WEST PALM BEACH — Shortly before his 17th birthday, Maciel Videla introduced an undercover sheriff's deputy to drug dealers. It cost him his life.
Wrongly assuming that Videla had ratted them out when he was arrested and quickly released on unrelated burglary charges, the drug dealers slit his throat, nearly decapitating him. They dumped his body in a canal west of Lantana, sheriff's officials and prosecutors say.
However, according to a lawsuit filed this week in Palm Beach County Circuit Court, the undercover deputy knew the drug dealers were angry with Videla.
"We'll take care of him," deputy Joaquin Fonseca said a drug dealer told him, pressing him not to drop plans for a roughly $100,000 cocaine deal.
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During a deposition in the murder case, Fonseca said he didn't tell superiors about the comment until after Videla's December 2008 death. "I didn't have the opportunity," he said. Less than 24 hours later, the youth was dead.
Attorney Steven Gomberg, who is representing Videla's mother and stepfather in a wrongful death suit against Sheriff Ric Bradshaw, said the failure to protect the youth is unconscionable.
"He did nothing," he said. "He was focused on his drug investigation."
Attorney Harriet Lewis, who represents Bradshaw, said the agency had no obligation to protect Videla.
Fonseca had no idea Videla would be hurt, much less killed. "He didn't say I'm going to hurt him. I'm going to kill him. I'm going to slit his throat," she said.
Unless the agency promises to protect someone and fails to do so, it isn't liable, she said. "We owe no duty to protect the general public. All we can do is try to solve crime once it occurs. To have it otherwise would bankrupt every department in the country," she said.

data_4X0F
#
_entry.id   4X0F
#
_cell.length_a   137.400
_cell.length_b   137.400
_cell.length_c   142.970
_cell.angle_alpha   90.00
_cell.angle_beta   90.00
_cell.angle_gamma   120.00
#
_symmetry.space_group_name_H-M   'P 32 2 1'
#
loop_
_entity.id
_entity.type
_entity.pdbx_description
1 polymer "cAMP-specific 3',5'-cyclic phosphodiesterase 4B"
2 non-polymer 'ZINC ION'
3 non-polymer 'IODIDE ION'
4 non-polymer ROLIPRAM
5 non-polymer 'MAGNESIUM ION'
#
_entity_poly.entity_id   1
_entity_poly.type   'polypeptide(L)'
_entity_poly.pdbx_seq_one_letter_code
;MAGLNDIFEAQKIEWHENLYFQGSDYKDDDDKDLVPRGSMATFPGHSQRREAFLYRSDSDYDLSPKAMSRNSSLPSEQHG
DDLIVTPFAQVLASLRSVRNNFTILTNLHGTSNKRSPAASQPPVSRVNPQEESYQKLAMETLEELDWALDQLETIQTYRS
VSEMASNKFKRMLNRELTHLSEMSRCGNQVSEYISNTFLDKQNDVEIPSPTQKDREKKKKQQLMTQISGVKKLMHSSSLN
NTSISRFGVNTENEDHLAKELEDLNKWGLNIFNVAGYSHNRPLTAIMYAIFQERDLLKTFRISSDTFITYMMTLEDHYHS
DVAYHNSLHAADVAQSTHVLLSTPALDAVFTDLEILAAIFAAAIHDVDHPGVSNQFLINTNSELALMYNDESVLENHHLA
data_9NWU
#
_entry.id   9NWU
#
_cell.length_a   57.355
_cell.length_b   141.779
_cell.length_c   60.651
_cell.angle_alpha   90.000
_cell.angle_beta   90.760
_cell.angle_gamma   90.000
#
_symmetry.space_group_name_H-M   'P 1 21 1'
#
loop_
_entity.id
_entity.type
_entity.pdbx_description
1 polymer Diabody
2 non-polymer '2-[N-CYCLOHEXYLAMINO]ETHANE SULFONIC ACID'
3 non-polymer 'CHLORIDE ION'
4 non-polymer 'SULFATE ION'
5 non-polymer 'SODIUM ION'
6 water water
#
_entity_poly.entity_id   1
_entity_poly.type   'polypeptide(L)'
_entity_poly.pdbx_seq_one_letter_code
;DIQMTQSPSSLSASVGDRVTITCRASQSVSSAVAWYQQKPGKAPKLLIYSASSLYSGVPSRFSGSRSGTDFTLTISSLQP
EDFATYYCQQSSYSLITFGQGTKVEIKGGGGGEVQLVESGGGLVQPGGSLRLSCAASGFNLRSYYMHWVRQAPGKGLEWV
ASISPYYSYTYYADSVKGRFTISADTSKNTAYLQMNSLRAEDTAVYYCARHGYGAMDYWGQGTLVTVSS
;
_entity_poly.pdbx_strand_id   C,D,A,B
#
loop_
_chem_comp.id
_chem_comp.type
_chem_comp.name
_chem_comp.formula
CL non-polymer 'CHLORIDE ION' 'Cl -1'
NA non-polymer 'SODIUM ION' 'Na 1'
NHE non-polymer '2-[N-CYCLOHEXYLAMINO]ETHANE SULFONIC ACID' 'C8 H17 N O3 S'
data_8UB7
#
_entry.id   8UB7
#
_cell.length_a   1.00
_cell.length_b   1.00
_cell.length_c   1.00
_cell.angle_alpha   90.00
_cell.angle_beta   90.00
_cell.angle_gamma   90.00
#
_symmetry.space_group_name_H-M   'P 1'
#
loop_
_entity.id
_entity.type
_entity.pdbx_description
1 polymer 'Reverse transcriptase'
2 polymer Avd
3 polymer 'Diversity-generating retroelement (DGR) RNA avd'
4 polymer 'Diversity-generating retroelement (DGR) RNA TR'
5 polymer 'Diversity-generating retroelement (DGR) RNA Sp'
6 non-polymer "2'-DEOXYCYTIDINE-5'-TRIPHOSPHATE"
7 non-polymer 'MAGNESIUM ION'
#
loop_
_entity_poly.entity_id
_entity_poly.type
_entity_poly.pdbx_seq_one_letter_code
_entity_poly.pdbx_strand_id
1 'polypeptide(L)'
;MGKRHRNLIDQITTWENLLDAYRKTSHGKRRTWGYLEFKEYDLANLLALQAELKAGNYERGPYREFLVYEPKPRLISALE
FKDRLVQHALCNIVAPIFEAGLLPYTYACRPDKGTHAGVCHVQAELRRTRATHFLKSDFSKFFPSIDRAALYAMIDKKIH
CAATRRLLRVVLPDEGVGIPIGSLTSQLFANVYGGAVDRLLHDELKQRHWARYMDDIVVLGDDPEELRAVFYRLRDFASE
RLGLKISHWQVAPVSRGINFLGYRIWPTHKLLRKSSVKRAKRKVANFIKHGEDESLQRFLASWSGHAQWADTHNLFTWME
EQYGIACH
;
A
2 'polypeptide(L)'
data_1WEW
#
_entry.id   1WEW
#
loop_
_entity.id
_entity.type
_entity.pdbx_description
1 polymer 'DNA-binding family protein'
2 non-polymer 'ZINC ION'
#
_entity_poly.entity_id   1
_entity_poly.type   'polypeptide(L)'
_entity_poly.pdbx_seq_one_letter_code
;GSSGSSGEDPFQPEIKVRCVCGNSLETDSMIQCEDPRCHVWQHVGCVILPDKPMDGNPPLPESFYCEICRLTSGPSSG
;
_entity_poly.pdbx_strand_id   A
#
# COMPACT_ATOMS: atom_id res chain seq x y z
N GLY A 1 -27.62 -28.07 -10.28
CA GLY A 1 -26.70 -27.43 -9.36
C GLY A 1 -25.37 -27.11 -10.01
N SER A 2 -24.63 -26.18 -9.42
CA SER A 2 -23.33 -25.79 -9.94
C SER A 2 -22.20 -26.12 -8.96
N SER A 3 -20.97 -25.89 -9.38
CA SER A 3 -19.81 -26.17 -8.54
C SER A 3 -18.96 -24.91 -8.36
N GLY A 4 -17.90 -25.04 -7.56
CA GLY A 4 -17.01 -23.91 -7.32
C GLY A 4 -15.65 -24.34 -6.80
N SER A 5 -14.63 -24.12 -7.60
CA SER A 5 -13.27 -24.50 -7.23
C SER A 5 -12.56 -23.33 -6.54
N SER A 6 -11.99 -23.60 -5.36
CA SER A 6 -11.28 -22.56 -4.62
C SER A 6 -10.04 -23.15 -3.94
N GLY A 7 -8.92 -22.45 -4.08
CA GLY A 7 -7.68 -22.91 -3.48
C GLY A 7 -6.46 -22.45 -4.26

A Tallahassee lawyer, who helped author a 2009 state law to regulate police use of confidential informants, said officers should protect those who help them enter the dangerous underworld. The law was named after Rachel Hoffman, a 23-year-old who was killed while doing a drug buy for Tallahassee police as an informant.
"In a lot of cases, these are throw away people," said attorney Lance Block. The law makes it clear that people - whether it be an informant, a bystander or a law enforcement officer - can't be sacrificed for a sting operation, he said.
The law was passed too late to help Videla or his family. But Block said the case underscores why Rachel's Law is needed.
Videla's mother and stepfather said they can't understand why Fonseca didn't intervene. After spending months looking for their son, who had run away from their Greenacres home, they were shocked he had been used in a drug probe.
"We were so surprised," said his stepfather, Oscar Sanchez, who moved his family from Argentina for a better life. "We had no idea they knew where my son was."